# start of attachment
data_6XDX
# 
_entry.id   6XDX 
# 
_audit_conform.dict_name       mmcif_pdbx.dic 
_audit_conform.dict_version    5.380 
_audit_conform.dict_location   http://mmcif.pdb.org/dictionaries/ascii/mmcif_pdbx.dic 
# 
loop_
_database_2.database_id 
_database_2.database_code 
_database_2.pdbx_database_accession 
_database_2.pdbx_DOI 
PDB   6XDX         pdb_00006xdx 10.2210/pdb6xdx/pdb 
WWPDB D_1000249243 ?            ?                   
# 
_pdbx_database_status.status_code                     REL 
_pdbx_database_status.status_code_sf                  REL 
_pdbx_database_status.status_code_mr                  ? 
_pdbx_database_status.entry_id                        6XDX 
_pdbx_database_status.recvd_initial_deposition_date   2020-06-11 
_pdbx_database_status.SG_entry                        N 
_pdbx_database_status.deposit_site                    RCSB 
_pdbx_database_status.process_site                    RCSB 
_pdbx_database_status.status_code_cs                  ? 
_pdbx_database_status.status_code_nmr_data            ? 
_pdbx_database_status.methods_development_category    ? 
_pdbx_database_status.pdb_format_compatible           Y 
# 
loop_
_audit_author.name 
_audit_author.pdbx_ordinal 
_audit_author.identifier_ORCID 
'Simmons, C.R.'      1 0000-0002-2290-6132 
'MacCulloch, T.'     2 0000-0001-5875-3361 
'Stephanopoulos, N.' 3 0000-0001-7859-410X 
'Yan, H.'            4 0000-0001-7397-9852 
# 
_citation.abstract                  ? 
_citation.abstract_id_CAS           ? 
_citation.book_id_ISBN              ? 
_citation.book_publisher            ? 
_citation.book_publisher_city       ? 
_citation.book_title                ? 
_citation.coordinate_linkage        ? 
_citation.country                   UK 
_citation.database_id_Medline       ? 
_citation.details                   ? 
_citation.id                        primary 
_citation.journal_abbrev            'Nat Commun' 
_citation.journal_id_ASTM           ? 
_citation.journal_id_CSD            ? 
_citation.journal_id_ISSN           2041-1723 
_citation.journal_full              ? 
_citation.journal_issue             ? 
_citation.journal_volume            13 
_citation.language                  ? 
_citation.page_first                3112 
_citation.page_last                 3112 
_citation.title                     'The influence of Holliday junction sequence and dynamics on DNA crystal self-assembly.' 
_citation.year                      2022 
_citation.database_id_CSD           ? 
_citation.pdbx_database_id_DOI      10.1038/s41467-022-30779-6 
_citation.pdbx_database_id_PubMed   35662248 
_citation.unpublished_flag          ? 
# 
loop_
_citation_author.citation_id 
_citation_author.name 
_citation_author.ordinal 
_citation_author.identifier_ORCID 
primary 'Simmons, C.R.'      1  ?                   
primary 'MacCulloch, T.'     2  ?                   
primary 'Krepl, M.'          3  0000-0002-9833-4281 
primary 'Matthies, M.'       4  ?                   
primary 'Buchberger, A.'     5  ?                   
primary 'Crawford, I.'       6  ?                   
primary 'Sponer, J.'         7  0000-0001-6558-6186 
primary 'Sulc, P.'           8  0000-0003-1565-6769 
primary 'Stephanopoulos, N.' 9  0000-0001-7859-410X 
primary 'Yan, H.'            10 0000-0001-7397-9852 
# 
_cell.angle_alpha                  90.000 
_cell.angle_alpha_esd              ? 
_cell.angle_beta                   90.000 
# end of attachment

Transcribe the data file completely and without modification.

data_6XDX
# 
_entry.id   6XDX 
# 
_audit_conform.dict_name       mmcif_pdbx.dic 
_audit_conform.dict_version    5.380 
_audit_conform.dict_location   http://mmcif.pdb.org/dictionaries/ascii/mmcif_pdbx.dic 
# 
loop_
_database_2.database_id 
_database_2.database_code 
_database_2.pdbx_database_accession 
_database_2.pdbx_DOI 
PDB   6XDX         pdb_00006xdx 10.2210/pdb6xdx/pdb 
WWPDB D_1000249243 ?            ?                   
# 
_pdbx_database_status.status_code                     REL 
_pdbx_database_status.status_code_sf                  REL 
_pdbx_database_status.status_code_mr                  ? 
_pdbx_database_status.entry_id                        6XDX 
_pdbx_database_status.recvd_initial_deposition_date   2020-06-11 
_pdbx_database_status.SG_entry                        N 
_pdbx_database_status.deposit_site                    RCSB 
_pdbx_database_status.process_site                    RCSB 
_pdbx_database_status.status_code_cs                  ? 
_pdbx_database_status.status_code_nmr_data            ? 
_pdbx_database_status.methods_development_category    ? 
_pdbx_database_status.pdb_format_compatible           Y 
# 
loop_
_audit_author.name 
_audit_author.pdbx_ordinal 
_audit_author.identifier_ORCID 
'Simmons, C.R.'      1 0000-0002-2290-6132 
'MacCulloch, T.'     2 0000-0001-5875-3361 
'Stephanopoulos, N.' 3 0000-0001-7859-410X 
'Yan, H.'            4 0000-0001-7397-9852 
# 
_citation.abstract                  ? 
_citation.abstract_id_CAS           ? 
_citation.book_id_ISBN              ? 
_citation.book_publisher            ? 
_citation.book_publisher_city       ? 
_citation.book_title                ? 
_citation.coordinate_linkage        ? 
_citation.country                   UK 
_citation.database_id_Medline       ? 
_citation.details                   ? 
_citation.id                        primary 
_citation.journal_abbrev            'Nat Commun' 
_citation.journal_id_ASTM           ? 
_citation.journal_id_CSD            ? 
_citation.journal_id_ISSN           2041-1723 
_citation.journal_full              ? 
_citation.journal_issue             ? 
_citation.journal_volume            13 
_citation.language                  ? 
_citation.page_first                3112 
_citation.page_last                 3112 
_citation.title                     'The influence of Holliday junction sequence and dynamics on DNA crystal self-assembly.' 
_citation.year                      2022 
_citation.database_id_CSD           ? 
_citation.pdbx_database_id_DOI      10.1038/s41467-022-30779-6 
_citation.pdbx_database_id_PubMed   35662248 
_citation.unpublished_flag          ? 
# 
loop_
_citation_author.citation_id 
_citation_author.name 
_citation_author.ordinal 
_citation_author.identifier_ORCID 
primary 'Simmons, C.R.'      1  ?                   
primary 'MacCulloch, T.'     2  ?                   
primary 'Krepl, M.'          3  0000-0002-9833-4281 
primary 'Matthies, M.'       4  ?                   
primary 'Buchberger, A.'     5  ?                   
primary 'Crawford, I.'       6  ?                   
primary 'Sponer, J.'         7  0000-0001-6558-6186 
primary 'Sulc, P.'           8  0000-0003-1565-6769 
primary 'Stephanopoulos, N.' 9  0000-0001-7859-410X 
primary 'Yan, H.'            10 0000-0001-7397-9852 
# 
_cell.angle_alpha                  90.000 
_cell.angle_alpha_esd              ? 
_cell.angle_beta                   90.000 